"Don't put too much salt, the doctor says it's bad for you" is an all too familiar phrase. How can salt be such an enemy when it has been present in every of our meals since we were born? In the next few lines, we will detail why sodium has such a bad reputation and why we should control our consumption. 


Salt is normally composed of 40% sodium and 60% chloride. When people say that salt is bad for you, they think about sodium. Although Sodium consumption is necessary for an efficient balance of liquids in our body, excessive consumption can lead to serious diseases. Recommended daily consumption of sodium is about 2,4g per day (6 grams of table salt). The average consumption is twice as high. Following the World Health Organization, high consumption of sodium increases blood pressure, which then is the first cause of cardiovascular diseases such as strokes and heart attacks.


80% of the sodium we consume is being added in our food by the industry. We call this the "hidden consumption". Consumers added the remaining 20% during cooking and eating. Following Euromonitor, the main source of sodium for an adult are cereals and cereal products, including bread. Second come meat and meat products, with bacon and ham leading the category. Sauces, dressings and condiments along with soups and pickles are included in “others”.


Human beings are believed to be programmed to eat and metabolize both plant and animal foods. It is believed that the genetic program, which has remained essentially unchanged for at least the past 100000 years, is best compatible with unprocessed mixed foods. According to this hypothesis, marked man-made changes in the composition of foods and diets would cause, or at least predispose to, a number of pathologic conditions, including elevated blood pressure.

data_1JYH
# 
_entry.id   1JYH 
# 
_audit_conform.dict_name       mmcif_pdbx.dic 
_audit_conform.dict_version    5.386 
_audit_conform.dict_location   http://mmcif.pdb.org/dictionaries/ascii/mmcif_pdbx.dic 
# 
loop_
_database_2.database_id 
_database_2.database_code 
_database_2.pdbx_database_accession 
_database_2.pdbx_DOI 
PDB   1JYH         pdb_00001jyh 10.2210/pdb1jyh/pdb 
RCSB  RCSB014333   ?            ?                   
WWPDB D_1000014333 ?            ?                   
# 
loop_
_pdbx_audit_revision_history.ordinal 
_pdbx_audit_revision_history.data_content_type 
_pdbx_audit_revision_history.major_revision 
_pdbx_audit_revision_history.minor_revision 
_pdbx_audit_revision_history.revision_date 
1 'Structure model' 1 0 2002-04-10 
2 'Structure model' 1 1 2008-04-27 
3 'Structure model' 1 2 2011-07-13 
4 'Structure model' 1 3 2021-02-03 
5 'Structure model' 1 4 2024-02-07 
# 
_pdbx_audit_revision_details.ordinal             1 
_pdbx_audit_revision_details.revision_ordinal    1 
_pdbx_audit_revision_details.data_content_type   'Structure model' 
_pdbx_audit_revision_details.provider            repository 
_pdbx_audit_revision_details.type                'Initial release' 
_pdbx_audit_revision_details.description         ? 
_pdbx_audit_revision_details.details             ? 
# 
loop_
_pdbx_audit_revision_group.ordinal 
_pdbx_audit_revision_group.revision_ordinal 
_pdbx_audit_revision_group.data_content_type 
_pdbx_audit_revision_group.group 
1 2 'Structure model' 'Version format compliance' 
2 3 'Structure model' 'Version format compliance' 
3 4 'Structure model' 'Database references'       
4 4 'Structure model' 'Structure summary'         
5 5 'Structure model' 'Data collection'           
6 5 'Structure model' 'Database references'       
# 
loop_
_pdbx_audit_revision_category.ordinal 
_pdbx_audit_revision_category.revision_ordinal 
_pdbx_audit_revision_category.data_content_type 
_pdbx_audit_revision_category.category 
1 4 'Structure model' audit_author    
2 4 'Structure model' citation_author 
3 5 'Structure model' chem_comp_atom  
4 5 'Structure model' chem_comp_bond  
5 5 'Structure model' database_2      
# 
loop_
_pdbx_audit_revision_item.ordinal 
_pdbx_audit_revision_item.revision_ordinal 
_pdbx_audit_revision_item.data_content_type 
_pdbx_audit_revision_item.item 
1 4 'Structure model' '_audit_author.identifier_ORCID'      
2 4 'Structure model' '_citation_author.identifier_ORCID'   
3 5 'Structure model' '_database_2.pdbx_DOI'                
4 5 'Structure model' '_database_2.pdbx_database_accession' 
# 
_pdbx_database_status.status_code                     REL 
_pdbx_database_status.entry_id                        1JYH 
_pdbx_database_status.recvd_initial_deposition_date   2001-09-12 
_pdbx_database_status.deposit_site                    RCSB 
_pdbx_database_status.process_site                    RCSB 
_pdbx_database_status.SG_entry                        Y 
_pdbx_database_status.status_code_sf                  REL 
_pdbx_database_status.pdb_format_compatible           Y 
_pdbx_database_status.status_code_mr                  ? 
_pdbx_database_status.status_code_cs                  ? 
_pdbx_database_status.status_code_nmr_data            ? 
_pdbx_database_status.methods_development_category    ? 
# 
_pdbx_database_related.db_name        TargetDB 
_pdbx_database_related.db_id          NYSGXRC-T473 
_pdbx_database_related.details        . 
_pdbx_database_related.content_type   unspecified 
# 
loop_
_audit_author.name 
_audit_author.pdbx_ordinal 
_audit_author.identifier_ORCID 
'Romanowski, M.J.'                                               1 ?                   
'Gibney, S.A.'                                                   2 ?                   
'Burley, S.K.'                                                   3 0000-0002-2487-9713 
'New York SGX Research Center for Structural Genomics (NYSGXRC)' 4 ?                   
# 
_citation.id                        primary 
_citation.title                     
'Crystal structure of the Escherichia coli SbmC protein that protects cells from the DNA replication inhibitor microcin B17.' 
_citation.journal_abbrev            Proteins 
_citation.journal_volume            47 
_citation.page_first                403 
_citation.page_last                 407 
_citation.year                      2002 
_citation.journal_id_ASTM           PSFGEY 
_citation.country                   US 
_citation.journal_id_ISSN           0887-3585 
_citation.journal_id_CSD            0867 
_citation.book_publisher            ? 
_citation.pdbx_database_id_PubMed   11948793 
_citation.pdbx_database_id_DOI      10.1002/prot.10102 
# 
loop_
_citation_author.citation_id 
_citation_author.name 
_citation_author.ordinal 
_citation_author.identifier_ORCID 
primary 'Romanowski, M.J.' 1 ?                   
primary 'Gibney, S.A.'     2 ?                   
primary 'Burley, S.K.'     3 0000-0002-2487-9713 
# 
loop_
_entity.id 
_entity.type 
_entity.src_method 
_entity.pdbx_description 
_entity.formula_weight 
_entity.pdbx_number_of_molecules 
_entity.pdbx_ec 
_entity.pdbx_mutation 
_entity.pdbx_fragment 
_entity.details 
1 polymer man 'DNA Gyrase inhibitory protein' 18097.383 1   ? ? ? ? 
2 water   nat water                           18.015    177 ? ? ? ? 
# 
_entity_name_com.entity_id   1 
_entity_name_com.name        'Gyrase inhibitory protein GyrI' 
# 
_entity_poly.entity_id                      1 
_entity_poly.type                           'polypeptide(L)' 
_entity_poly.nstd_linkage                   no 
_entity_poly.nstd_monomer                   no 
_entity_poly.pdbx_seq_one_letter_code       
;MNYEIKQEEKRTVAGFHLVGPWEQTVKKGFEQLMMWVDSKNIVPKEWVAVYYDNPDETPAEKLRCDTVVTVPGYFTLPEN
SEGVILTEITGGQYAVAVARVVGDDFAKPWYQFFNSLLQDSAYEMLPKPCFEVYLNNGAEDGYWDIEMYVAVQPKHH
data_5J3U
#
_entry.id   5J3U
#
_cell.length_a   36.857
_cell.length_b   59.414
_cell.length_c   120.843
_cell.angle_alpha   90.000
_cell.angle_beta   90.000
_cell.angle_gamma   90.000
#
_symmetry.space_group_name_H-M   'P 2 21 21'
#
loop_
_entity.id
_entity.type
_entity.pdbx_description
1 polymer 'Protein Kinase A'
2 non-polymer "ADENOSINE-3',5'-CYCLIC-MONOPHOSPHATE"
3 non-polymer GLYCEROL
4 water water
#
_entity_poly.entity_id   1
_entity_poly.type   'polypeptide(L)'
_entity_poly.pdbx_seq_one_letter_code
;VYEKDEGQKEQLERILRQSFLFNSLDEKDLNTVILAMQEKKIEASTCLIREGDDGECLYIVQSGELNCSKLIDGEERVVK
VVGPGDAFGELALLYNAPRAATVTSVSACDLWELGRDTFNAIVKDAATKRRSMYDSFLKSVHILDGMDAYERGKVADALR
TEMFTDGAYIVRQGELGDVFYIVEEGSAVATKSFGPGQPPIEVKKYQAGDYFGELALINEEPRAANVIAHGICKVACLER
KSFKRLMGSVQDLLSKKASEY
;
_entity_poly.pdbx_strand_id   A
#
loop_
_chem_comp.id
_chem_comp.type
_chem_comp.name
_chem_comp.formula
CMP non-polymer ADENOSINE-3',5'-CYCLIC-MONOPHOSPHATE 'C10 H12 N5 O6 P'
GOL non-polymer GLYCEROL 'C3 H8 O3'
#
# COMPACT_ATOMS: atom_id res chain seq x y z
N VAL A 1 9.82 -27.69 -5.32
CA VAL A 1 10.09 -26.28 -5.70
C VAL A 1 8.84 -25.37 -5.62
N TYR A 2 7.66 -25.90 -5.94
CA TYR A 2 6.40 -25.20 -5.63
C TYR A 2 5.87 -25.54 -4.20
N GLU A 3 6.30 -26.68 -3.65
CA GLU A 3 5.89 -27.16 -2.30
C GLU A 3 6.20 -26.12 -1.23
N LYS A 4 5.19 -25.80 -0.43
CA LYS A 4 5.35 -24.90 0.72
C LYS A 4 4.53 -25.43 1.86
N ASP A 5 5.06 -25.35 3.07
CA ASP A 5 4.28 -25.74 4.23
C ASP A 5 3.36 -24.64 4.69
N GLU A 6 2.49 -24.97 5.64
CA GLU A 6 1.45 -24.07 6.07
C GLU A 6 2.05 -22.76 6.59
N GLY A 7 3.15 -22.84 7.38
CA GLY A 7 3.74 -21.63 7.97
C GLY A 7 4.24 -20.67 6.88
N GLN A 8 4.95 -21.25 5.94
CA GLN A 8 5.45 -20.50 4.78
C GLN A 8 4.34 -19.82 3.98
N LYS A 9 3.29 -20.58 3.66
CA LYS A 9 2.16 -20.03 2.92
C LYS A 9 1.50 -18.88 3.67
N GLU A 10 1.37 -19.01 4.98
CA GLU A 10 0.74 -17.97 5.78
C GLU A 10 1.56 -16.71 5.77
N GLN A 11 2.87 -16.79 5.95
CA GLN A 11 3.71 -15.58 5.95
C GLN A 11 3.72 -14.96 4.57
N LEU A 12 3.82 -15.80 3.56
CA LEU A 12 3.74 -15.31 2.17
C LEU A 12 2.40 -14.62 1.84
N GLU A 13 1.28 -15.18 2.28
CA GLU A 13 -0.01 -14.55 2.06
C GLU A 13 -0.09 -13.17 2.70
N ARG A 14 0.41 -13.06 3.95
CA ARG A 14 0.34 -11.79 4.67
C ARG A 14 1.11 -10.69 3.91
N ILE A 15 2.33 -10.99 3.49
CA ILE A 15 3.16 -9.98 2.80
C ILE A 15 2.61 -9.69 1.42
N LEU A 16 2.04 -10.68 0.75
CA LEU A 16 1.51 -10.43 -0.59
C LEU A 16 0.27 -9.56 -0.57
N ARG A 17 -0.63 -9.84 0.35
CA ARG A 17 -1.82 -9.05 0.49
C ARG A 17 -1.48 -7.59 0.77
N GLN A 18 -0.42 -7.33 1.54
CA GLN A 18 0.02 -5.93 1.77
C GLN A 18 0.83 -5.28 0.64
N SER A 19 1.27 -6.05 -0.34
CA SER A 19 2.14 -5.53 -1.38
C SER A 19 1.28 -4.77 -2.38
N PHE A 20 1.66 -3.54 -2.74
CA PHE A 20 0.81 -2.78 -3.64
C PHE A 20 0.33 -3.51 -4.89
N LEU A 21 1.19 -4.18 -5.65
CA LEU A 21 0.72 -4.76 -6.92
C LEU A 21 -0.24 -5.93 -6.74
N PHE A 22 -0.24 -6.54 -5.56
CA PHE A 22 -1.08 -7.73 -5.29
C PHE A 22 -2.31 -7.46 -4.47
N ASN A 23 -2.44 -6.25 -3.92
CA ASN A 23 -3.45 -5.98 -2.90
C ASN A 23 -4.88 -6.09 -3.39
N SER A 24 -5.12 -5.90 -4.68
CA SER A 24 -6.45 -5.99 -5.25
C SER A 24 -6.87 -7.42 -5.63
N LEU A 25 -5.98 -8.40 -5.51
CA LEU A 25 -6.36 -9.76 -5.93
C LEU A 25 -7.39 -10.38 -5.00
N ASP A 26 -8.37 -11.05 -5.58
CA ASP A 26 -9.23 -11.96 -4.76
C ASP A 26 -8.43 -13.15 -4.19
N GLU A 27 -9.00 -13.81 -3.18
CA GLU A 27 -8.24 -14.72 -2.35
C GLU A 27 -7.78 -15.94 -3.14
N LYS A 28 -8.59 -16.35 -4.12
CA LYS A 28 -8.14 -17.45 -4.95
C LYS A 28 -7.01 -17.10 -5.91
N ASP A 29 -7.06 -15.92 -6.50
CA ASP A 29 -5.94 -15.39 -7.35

The sodium content of a daily diet, composed of ingredients not artificially enriched by salt, ranges between 0,23g and 0,8g. It is almost impossible to compose a diet consisting of unprocessed natural foodstuffs to provide sodium in excess of 1.2 g a day. Therefore, on the basis of the variation of sodium content in diets consisting of natural foodstuffs without artificial additions, one could expect that our genetic mechanisms are programmed to sodium intake levels that are lower than 1.2 g a day.

Blood pressure serves 2 important functions in the body. One is maintenance of tissue perfusion. The other important and extremely potent function is control of sodium balance, which largely determines the extracellular fluid volume. By increasing the blood pressure level, the body is able to get rid of excess sodium and water. This explains how the high sodium diets can have the effect of increased blood pressure.


The entire text of 'Brief Natural History' comes from an article by professors Heikki Karppanen and Eero Mervaala from the Institute of Biomedicine, Pharmacology, University of Helsinki, Helsinki, Finland, and Department of Pharmacology and Toxicology, University of Kuopio, Kuopio, Finland. Published in 2006 by Elsevier.

Article: "Sodium Intake and Hypertension"